January 23, 1985: Apple introduces Macintosh Office, a combination of hardware and software that represents the company’s first real attempt at cracking the business world dominated by IBM.
Macintosh Office allows Macs to talk to one another. And Apple introduces amazing new devices like the LaserWriter printer that work with the business-oriented platform. Sadly, things won’t work out quite as Apple hopes.
Personal computers come of age
The need for Macintosh Office speaks volumes about the way the personal computer world evolved during its first decade.
When hobbyist machines like the Altair and, later, the Apple II, began shipping in the mid-1970s, few people seriously thought personal computers deserved a place in the business world. Machines aimed at home tinkerers, they held little appeal for people working in big companies who had access to IBM mainframes.
By the early 1980s, however, things had changed. IBM entered the PC market. And software like the Apple II’s “killer app” VisiCalc showed that personal computers served a very different — but still important — purpose.
Slow start for the Macintosh
The Macintosh took personal computers one step further. But despite the buzz the Mac created, sales proved disappointing. One year in, Apple had only sold 250,000 Macs. Worse yet, developers often overlooked Apple’s computer because of its relatively small reach.
Macintosh Office was an attempt to change that. On January 23, 1985, Apple announced the AppleTalk Personal Network and LaserWriter printer, the first of numerous products that (the company promised) would fall under the Macintosh Office brand.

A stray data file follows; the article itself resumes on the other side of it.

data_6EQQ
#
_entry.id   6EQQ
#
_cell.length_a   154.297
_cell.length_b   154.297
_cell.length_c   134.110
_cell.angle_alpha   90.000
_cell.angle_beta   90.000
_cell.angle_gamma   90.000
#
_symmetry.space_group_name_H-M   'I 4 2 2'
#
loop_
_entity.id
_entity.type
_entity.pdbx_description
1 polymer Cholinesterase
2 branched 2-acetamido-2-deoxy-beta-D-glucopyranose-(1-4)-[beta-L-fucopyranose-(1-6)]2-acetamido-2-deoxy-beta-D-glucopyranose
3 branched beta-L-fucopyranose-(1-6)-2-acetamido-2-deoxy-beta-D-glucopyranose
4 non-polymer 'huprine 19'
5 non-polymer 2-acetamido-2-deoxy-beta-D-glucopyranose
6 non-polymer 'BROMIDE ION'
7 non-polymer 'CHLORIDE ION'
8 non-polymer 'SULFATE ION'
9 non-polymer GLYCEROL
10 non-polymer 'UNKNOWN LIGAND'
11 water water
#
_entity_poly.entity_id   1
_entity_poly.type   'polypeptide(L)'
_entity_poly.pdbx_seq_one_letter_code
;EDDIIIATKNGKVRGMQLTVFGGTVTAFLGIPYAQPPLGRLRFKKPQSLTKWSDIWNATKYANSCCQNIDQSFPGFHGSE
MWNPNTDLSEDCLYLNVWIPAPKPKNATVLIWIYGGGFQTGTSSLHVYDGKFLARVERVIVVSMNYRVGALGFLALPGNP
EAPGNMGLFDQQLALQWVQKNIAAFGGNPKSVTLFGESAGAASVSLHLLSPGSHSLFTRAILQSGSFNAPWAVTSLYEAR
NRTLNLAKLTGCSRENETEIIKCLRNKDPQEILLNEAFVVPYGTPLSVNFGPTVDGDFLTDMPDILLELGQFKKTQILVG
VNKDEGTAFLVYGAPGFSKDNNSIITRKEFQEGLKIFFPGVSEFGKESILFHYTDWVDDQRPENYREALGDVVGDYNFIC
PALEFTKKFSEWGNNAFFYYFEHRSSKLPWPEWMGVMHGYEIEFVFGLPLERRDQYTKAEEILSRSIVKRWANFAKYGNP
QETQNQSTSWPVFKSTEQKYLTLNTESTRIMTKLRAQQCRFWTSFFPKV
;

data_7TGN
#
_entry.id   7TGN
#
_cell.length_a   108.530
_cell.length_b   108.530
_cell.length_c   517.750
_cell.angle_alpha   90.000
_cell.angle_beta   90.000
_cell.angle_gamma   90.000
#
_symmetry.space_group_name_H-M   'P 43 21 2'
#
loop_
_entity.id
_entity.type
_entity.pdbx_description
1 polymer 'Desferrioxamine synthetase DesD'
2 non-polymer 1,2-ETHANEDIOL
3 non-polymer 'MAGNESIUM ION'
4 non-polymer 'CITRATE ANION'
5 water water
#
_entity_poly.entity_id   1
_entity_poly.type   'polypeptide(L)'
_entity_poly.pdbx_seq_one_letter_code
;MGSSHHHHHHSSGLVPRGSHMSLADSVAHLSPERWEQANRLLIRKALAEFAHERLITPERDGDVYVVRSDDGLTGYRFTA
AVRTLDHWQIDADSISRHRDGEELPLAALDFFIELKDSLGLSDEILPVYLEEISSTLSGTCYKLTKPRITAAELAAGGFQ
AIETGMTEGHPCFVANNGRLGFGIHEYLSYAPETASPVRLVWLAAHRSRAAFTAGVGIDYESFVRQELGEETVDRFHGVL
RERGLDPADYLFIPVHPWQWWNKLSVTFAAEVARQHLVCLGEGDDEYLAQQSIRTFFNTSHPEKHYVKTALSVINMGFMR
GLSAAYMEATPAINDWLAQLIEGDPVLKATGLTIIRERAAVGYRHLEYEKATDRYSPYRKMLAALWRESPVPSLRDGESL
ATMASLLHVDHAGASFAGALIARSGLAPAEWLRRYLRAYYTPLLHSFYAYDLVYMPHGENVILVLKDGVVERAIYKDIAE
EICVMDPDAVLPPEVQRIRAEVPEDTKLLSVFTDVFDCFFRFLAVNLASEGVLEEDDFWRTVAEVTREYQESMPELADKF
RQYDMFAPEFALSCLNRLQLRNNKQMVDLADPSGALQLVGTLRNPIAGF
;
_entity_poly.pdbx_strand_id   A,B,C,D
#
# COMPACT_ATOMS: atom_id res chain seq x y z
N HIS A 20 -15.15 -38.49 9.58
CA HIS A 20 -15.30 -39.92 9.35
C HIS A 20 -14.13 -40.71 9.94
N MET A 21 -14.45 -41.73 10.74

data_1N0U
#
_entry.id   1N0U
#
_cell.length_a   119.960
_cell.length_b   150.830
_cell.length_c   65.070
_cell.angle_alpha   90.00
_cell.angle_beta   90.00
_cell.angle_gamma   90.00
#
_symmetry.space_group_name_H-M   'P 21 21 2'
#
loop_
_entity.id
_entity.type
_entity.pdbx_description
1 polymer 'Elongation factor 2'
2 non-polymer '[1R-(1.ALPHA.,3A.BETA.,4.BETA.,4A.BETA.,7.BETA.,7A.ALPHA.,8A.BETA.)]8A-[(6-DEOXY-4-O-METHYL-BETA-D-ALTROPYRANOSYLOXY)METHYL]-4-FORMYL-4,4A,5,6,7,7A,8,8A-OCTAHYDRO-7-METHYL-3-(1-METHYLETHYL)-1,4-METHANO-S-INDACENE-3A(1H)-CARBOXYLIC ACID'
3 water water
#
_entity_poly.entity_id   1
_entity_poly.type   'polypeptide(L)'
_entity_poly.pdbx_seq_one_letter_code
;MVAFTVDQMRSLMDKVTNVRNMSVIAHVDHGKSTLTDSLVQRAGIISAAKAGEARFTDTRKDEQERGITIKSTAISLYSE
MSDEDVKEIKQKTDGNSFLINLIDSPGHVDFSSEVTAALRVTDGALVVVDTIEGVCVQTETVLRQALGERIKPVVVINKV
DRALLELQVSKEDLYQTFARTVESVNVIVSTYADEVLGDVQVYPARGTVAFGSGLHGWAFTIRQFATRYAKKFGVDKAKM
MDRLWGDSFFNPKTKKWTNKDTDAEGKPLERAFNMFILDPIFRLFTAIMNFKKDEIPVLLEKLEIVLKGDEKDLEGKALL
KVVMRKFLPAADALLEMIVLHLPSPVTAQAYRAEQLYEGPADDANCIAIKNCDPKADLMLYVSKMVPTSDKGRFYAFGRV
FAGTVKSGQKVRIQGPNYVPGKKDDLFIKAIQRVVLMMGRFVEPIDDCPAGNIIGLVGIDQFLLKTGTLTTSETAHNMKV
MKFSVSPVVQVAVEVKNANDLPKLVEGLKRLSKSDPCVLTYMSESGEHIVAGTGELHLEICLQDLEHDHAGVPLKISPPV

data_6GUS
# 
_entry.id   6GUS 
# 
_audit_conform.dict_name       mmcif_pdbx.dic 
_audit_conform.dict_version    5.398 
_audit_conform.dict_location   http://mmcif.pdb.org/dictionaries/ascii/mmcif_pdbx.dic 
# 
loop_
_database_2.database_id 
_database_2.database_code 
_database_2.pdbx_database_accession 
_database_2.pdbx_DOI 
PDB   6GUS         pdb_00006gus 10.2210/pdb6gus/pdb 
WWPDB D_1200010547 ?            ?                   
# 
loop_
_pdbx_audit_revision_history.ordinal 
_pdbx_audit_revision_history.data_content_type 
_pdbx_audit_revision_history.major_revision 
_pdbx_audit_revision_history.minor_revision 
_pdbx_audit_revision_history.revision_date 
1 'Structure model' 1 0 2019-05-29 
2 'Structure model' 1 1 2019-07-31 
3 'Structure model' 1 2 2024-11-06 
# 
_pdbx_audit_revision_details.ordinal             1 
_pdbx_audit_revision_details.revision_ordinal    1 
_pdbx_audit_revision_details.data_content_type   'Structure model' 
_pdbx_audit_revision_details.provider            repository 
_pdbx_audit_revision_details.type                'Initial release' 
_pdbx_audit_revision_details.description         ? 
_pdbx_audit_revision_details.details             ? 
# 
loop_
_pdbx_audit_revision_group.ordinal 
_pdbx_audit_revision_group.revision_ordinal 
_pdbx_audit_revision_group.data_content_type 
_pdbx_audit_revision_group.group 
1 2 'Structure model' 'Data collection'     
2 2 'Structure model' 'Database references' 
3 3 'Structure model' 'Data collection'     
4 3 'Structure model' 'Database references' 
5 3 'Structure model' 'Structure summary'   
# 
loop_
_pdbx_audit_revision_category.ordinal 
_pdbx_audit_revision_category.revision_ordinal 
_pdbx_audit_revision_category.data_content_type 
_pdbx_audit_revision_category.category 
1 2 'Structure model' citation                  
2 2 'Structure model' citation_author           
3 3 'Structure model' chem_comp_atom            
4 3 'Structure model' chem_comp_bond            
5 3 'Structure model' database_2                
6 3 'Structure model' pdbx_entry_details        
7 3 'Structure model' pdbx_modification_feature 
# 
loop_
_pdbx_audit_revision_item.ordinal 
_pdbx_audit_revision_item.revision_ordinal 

Costing $50 per connection, AppleTalk allowed Macs to share peripheral devices. It let up to 32 computers and peripherals talk to one another within work areas of 1,000 feet.
LaserWriter launches desktop publishing revolution
This, in theory, would make it feasible for Apple to produce products like the $6,995 LaserWriter (the equivalent of $19,300 today) with the rationale that dividing that cost among multiple users would make it a far more attractive option. Apple promised that the LaserWriter would be the first of many great products that would be similarly shareable among large groups of users.
Aside from being a (relatively) super-fast laser printer in an age of dot-matrix printers, the LaserWriter allowed users to print exactly what they saw on their screens. This was a massive breakthrough in 1985. And the LaserWriter worked well alongside Aldus’ PageMaker, early desktop publishing software that appeared at the same time.
Finally, Apple announced that Macintosh Office also would include a file server, with 20MB-to-40MB capacities. It would allow files and emails to be transferred among Macs.
So did Macintosh Office work?
To owners of personal computers in the 1980s, all of this sounded astonishingly futuristic. To put things in perspective, the Mac offered a crazily ahead-of-its-time graphical user interface. With the Macintosh Office, these computers could talk to one another and even share similarly advanced hardware peripherals.
The end result: a version of Steve Jobs’ later “digital hub” strategy.
However, things did not pan out quite as planned. AppleTalk promised the capability to connect machines without the need for a centralized router or server. Mac users could easily set up a network and then maintain it without much difficulty. Unfortunately, AppleTalk’s transfer speeds proved very, very slow — about 1/10th the Ethernet speeds developed at Xerox PARC in the 1970s.
Apple also failed to achieve the type of success with the LaserWriter that would let the company launch a slew of other high-cost, high-end shareable hardware accessories. (However, Apple did release a LaserWriter II in 1988.)
Additionally, the file network suffered from big delays. (It didn’t ship for several years after Cupertino’s announcement.)
Last but not least, Apple launched Macintosh Office with the disastrous “Lemmings” ad. That unfortunate followup to the fantastic “1984” Macintosh ad lent the stench of failure to a project that doesn’t deserve to be remembered like that. Particularly since it helped launch the desktop publishing revolution.
Did you use the Macintosh Office?
Do you remember the Macintosh Office? Were you running a company with Macs, or working on them in a business capacity, in the mid-1980s? Leave a comment below.